Holy Days and Celebrations
There are two main festivals (‘Id, sing.) in the Islamic calendar. The first comes after the yearly performance of hajj. It is called ‘Id-ul-Adha (the festival of Sacrifice; some Muslims sacrifice an animal which is then distributed amongst family, friends, neighbours and the needy). The second is to mark the end of the month of the month of Ramadan and hence the end of fasting. It is called ‘Id-ul-Fitr (the festival of the breaking of the fast). The day of Friday (yawm al-Jumu’ah) is also a festival but on a smaller scale. Muslims all over the world also commemorate the birth of the Prophet (Mawlid an-nabi). Shi’ah Muslims have many more festivals as they celebrate the birth of each of the Imams and other events such as Ghadir Khumm.
These two mains festivals are celebrated over three days and people from different cultures have different practices. Festivals are celebrated with the family and with the community. On ‘id, people wear their best or new clothes; go to mosque to pray and wish each other a blessed ‘id (‘id mubarak); and in some communities, breakfast is served at the mosque for ‘Id-ul-Fitr. Families exchange gifts (children traditionally are given money), have lots of sweets, visit family and friends (to whom gifts or sweets may be taken), visit the graveyard and give charity (sadaqah) to the poor and the needy. The birth of the Prophet and the Imams is celebrated on the night before the day of their birth. There is usually a lecture at the mosque followed by the recitation of poetry (qasadah) and other acts of worship.
The importance of these festivals is in their religious and spiritual significance. ‘Id-ul-Adha goes back to the story of the Prophet Abraham and the command of God to sacrifice his son. This ‘id symbolises one’s total submission to the will of God and one’s readiness to give or sacrifice anything if God wished him to just like the prophet Abraham. ‘Id al-Fitr is a time for Muslims to thank God for the opportunity they were given to fast another Ramadan and to ask God for the same opportunity again. During this month, it is recommended to pray for forgiveness and hence one hopes at the end of Ramadan that his prayers have been answered. Ramadan is sometimes also called the minor fast as it is a time in which Muslims would have been working on their spirituality and their closeness with God through discipline, self-control and more awareness but which they should carry on for the rest of the year which is the major fast (in this sense, fast no longer refers to the physical aspect of it only). Festivals are also an occasion for people to meet each other again. Every person is more careful about their duties and obligations and the spirit of ‘id offers an opportunity to make amends and encourages reconciliation. These gatherings strengthen communities by bringing families and friends together as they worship God as a unit.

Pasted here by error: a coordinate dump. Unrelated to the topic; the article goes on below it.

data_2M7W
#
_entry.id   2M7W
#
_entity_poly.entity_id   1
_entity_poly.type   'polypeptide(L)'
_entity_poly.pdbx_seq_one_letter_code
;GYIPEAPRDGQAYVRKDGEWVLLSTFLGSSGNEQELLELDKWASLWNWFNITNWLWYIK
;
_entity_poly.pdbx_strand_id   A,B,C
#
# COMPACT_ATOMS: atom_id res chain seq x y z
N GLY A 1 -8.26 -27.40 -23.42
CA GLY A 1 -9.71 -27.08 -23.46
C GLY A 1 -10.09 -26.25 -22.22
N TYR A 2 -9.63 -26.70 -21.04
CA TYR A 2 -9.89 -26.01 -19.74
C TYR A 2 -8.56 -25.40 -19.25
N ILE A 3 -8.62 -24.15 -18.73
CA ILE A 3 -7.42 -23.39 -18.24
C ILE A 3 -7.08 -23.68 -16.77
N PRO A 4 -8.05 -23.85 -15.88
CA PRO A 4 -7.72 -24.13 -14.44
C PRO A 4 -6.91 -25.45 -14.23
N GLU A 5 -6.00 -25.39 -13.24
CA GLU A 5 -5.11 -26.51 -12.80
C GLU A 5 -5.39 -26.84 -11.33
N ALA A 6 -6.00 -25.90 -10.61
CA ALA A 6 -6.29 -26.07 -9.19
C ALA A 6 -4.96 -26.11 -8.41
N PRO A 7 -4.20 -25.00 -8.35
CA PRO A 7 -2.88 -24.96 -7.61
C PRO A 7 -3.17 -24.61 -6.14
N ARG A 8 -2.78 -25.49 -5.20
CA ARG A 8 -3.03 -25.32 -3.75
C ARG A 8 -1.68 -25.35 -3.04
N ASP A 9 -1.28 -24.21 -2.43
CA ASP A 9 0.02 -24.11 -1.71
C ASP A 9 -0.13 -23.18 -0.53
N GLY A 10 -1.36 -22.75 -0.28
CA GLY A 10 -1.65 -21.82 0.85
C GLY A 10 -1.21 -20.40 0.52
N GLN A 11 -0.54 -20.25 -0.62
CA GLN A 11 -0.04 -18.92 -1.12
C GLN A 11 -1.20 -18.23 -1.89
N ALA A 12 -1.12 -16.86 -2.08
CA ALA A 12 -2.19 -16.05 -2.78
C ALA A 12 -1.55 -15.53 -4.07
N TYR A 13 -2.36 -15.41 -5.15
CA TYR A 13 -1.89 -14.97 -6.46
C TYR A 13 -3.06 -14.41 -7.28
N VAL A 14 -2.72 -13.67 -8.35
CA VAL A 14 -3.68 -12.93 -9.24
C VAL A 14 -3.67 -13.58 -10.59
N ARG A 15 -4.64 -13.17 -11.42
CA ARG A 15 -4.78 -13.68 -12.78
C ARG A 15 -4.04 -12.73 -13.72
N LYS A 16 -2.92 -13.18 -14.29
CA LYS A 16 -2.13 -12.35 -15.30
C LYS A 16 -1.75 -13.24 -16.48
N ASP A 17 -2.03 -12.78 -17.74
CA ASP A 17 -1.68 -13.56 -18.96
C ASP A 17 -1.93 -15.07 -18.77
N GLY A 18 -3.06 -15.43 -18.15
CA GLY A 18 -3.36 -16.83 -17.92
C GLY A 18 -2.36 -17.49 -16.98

On the two ‘ids, Muslims perform an ablution (ghusl) in the morning and then go to the mosque for a special ‘id prayer performed in congregation and which is followed by a sermon. Muslims are recommended to spend some time in worship and to read certain supplications. Giving sadaqah is highly recommended on the day of ‘id. On the day of ‘Id al-Fitr, each household must pay a fixed amount of money called fitrah or zakat-ul-Fitr which is then distributed to the poor.
As the Islamic calendar is based on the lunar cycle, Islamic festivals do not always occur on the same days. An example of this would be the ‘Id-ul-Fitr may take place on either the 29th or the 30th of the month of Ramadan depending on the sighting of the moon.